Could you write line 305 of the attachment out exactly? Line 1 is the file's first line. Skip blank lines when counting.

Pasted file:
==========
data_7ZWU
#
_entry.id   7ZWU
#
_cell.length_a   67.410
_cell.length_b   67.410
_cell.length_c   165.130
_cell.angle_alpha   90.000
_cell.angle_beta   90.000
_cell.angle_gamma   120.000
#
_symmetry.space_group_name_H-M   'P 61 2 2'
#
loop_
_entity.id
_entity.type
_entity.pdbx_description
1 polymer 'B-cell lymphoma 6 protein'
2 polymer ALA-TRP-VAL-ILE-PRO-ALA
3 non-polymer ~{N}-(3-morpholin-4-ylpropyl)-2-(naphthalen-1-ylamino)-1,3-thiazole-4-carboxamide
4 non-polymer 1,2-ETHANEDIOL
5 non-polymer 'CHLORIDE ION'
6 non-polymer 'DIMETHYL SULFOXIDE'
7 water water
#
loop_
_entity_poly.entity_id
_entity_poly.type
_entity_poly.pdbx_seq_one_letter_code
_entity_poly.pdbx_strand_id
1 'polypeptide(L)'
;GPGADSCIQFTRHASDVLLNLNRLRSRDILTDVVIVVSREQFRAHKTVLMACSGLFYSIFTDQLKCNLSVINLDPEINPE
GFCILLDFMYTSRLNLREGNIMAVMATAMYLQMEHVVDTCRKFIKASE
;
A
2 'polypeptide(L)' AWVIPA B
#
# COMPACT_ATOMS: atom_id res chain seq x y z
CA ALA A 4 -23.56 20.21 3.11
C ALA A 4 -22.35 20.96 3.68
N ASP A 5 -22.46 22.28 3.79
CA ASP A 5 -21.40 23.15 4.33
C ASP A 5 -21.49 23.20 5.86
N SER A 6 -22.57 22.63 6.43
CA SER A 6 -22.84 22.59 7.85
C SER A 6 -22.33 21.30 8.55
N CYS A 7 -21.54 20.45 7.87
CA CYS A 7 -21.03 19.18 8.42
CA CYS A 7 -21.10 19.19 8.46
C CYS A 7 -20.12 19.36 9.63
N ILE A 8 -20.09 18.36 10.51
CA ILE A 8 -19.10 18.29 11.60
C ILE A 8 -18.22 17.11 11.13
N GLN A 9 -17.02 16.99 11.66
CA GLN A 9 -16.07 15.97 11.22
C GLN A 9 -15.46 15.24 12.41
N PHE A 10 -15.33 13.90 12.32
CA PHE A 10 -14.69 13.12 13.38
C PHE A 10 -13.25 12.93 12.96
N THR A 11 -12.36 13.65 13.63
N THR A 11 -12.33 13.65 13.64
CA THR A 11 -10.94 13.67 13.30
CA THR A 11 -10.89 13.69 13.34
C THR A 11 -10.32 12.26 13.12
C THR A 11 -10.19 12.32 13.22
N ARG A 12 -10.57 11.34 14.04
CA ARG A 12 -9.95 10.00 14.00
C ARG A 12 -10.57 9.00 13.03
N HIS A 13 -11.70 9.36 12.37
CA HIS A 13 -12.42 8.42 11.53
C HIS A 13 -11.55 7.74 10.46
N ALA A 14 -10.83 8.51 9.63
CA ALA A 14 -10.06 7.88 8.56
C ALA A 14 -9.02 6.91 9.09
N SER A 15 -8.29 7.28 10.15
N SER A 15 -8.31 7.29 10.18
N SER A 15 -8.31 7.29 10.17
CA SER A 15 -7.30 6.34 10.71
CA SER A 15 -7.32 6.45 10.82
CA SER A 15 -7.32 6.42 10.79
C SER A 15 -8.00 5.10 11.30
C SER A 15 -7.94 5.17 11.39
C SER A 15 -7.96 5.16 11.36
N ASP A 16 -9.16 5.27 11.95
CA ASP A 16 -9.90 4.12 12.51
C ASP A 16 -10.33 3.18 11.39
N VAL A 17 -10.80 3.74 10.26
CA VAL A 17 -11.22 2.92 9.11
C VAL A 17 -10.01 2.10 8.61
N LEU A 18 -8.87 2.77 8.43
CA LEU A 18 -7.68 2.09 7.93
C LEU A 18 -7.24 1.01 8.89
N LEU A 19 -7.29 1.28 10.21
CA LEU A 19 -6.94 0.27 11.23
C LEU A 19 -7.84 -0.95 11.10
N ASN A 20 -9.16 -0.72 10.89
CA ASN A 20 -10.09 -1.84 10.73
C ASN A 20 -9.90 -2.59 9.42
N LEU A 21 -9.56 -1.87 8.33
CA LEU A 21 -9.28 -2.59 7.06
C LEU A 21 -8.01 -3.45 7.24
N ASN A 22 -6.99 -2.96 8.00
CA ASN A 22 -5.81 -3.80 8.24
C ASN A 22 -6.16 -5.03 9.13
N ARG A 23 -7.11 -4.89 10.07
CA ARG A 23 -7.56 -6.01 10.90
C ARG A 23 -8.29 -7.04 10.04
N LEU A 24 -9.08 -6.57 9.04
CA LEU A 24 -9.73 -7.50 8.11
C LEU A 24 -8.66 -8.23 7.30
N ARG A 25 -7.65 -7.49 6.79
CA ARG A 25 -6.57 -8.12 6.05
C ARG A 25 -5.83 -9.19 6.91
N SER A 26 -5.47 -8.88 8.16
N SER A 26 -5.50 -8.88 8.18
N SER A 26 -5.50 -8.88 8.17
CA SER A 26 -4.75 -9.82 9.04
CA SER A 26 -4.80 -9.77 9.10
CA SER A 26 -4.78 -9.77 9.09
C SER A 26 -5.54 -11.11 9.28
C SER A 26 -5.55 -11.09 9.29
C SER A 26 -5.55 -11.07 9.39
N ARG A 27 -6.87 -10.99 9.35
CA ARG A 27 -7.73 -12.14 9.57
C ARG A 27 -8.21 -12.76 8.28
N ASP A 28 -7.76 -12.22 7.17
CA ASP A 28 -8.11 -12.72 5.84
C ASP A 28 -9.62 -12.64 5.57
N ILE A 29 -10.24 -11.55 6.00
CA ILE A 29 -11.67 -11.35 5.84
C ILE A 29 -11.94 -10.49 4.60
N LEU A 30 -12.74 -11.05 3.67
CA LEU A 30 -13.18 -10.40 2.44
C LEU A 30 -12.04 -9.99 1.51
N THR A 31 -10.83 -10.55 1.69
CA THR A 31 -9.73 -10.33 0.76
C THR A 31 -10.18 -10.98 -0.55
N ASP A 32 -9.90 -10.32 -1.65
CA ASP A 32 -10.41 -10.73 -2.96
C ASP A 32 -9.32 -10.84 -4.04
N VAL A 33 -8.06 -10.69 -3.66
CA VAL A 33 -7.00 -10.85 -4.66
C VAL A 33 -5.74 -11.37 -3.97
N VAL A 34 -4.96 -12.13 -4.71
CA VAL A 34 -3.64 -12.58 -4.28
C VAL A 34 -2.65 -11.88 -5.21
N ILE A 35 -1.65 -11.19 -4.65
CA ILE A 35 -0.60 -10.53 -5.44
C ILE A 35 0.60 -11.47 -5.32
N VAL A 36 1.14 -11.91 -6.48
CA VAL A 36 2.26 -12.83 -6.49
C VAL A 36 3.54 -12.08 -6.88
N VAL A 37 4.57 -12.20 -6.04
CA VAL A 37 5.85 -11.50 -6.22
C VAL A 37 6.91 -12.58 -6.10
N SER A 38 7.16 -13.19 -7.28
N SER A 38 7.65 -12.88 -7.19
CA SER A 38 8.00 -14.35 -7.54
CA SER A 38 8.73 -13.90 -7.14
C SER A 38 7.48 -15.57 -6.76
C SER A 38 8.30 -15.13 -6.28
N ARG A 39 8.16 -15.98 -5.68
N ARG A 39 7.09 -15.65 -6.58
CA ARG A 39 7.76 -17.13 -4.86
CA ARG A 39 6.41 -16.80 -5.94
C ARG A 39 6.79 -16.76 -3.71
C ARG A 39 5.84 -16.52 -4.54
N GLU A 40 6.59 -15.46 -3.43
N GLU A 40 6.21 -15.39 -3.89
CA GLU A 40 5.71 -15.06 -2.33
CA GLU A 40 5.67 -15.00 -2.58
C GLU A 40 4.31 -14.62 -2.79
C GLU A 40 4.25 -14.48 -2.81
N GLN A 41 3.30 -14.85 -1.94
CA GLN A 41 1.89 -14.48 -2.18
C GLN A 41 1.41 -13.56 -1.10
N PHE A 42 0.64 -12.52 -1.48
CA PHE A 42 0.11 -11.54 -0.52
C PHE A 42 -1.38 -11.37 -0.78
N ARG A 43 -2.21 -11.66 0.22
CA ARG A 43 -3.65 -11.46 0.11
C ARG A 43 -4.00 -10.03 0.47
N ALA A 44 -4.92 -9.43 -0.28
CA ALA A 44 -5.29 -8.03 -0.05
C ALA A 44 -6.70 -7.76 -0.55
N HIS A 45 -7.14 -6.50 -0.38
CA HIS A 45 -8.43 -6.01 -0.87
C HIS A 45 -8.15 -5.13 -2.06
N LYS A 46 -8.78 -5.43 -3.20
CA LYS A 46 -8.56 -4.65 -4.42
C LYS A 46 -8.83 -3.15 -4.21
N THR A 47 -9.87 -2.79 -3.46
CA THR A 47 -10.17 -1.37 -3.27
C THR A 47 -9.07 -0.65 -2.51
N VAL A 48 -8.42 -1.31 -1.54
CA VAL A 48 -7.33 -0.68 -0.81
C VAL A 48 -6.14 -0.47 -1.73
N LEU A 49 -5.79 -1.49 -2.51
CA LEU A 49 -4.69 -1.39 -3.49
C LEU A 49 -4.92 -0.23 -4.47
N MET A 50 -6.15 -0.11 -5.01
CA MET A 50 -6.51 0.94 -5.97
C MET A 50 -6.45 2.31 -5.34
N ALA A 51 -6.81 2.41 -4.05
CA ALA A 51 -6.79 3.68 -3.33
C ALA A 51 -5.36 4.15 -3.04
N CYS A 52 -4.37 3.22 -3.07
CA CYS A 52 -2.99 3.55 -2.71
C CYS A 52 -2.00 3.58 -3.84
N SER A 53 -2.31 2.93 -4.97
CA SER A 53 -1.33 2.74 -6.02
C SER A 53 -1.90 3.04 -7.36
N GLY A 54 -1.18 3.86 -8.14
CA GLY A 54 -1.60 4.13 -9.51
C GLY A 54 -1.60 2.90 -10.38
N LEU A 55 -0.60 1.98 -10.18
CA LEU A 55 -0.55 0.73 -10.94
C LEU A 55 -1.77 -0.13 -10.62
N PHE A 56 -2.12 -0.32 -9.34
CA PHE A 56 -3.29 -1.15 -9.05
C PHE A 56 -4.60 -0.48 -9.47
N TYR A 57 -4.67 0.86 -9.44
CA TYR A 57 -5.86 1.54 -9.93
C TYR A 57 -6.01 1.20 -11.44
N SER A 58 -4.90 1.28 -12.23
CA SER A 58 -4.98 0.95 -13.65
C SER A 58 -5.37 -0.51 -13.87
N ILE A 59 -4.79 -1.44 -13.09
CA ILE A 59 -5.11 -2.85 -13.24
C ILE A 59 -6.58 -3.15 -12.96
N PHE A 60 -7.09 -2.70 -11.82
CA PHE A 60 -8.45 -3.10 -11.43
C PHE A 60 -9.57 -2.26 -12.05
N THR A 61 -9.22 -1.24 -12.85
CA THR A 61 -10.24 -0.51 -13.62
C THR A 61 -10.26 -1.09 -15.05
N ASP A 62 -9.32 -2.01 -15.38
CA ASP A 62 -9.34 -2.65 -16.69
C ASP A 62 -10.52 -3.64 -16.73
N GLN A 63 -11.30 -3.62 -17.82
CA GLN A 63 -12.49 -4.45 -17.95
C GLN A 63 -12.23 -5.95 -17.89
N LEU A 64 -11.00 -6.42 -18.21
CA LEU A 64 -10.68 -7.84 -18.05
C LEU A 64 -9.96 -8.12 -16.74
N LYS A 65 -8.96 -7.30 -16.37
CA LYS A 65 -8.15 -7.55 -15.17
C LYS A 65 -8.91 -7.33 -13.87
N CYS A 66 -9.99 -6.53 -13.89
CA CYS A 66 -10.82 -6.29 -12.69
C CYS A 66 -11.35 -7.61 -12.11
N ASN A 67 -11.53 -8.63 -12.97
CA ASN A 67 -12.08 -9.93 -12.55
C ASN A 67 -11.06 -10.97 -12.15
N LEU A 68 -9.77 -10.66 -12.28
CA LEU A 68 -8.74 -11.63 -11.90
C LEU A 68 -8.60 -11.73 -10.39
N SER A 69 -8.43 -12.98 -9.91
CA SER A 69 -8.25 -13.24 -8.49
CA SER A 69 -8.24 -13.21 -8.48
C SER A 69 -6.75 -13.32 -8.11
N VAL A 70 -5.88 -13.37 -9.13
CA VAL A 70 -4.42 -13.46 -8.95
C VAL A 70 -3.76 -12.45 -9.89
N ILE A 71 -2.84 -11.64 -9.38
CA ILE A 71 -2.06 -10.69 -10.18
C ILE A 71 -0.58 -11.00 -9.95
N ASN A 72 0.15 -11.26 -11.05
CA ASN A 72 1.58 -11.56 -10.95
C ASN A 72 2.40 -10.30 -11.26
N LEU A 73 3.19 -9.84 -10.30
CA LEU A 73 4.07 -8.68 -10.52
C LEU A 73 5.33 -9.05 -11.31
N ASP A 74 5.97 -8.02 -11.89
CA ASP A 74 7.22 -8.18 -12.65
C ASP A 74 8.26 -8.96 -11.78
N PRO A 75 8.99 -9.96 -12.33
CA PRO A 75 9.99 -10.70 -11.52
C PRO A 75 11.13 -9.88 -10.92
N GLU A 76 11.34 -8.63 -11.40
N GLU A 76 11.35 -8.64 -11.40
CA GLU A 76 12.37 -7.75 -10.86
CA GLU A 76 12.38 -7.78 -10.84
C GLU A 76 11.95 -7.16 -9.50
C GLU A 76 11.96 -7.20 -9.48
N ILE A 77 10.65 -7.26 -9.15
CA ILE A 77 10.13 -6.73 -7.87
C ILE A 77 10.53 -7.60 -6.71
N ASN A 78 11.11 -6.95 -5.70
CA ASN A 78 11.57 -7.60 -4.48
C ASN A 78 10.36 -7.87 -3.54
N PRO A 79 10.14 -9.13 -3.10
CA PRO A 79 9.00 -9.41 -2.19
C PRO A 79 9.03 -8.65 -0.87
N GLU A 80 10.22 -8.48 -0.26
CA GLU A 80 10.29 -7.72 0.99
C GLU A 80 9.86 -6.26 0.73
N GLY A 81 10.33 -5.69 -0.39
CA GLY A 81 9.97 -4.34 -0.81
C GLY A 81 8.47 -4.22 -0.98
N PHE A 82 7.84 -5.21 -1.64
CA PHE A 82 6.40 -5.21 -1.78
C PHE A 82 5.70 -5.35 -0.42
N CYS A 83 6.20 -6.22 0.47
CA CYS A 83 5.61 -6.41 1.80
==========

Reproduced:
CA CYS A 83 5.61 -6.41 1.80